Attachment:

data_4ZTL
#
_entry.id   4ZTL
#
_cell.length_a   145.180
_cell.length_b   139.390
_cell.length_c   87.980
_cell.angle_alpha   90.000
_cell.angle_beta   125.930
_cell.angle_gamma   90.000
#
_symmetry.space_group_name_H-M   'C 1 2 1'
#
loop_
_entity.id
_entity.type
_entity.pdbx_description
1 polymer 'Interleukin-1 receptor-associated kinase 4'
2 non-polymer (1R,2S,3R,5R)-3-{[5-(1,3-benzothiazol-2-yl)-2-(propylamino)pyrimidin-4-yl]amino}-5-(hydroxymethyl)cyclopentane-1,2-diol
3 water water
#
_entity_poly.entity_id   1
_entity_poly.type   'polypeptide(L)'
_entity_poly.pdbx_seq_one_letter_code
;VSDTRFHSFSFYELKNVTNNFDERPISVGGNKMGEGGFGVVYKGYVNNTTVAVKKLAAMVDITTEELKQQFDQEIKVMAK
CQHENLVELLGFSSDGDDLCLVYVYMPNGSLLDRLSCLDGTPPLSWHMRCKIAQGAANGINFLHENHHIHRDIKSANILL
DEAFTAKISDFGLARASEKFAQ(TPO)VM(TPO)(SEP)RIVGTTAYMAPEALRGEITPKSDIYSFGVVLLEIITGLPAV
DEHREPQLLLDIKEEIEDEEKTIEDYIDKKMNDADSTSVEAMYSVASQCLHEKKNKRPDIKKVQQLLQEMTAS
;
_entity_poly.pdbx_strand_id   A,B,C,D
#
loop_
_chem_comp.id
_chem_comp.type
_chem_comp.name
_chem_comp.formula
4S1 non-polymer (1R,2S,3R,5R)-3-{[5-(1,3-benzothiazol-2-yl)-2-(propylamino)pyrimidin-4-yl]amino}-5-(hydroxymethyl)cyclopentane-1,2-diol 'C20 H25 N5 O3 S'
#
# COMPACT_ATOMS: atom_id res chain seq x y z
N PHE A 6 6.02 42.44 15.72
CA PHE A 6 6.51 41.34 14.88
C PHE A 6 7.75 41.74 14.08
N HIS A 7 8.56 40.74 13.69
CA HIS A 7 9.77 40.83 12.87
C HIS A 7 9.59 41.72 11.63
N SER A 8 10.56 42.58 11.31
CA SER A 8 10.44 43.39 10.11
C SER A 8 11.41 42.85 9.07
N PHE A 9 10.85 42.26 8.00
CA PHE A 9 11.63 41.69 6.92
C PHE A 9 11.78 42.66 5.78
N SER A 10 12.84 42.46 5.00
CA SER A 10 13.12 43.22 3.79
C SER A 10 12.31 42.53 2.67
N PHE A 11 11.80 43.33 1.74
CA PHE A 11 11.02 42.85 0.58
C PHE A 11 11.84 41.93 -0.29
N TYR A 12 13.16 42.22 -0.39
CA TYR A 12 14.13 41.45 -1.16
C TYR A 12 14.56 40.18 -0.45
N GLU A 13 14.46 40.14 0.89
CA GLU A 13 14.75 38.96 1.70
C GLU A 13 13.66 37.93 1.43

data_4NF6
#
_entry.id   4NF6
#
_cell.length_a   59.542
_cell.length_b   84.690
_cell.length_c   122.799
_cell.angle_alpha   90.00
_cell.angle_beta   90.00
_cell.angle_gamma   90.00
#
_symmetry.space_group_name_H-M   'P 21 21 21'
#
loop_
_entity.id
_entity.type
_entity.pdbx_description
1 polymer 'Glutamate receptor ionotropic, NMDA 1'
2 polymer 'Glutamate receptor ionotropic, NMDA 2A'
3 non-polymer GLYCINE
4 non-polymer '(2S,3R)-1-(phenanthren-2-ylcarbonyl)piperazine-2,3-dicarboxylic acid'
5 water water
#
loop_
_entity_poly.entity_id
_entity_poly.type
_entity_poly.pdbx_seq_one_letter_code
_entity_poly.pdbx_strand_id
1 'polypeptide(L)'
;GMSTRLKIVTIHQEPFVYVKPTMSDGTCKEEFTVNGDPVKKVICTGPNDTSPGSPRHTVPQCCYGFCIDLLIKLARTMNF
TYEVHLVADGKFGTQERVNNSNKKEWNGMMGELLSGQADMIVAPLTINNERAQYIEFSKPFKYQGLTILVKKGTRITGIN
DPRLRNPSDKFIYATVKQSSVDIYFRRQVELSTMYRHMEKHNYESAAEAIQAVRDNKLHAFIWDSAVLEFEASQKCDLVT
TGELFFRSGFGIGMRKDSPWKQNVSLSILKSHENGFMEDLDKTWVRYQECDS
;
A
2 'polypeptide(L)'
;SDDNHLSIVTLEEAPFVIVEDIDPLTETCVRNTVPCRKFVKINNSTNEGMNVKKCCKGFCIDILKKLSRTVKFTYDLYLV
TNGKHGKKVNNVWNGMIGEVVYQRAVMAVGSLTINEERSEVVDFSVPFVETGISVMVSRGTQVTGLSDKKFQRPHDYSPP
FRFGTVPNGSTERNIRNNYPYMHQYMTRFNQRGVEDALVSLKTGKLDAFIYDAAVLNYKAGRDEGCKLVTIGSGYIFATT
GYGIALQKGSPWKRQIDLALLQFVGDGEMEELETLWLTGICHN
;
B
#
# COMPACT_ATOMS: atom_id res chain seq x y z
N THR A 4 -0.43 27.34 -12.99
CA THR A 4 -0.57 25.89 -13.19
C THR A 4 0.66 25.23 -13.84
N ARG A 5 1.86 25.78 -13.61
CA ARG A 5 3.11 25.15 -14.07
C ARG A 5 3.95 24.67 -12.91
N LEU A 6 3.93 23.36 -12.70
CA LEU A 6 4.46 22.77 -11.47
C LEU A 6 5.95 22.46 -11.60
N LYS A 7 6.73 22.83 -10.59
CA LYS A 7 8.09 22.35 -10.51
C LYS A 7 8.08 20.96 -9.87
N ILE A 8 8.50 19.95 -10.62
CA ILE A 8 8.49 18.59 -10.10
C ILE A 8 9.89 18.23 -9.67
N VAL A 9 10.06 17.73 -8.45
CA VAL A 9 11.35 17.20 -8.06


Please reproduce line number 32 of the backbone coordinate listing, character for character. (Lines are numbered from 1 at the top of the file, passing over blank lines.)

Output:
loop_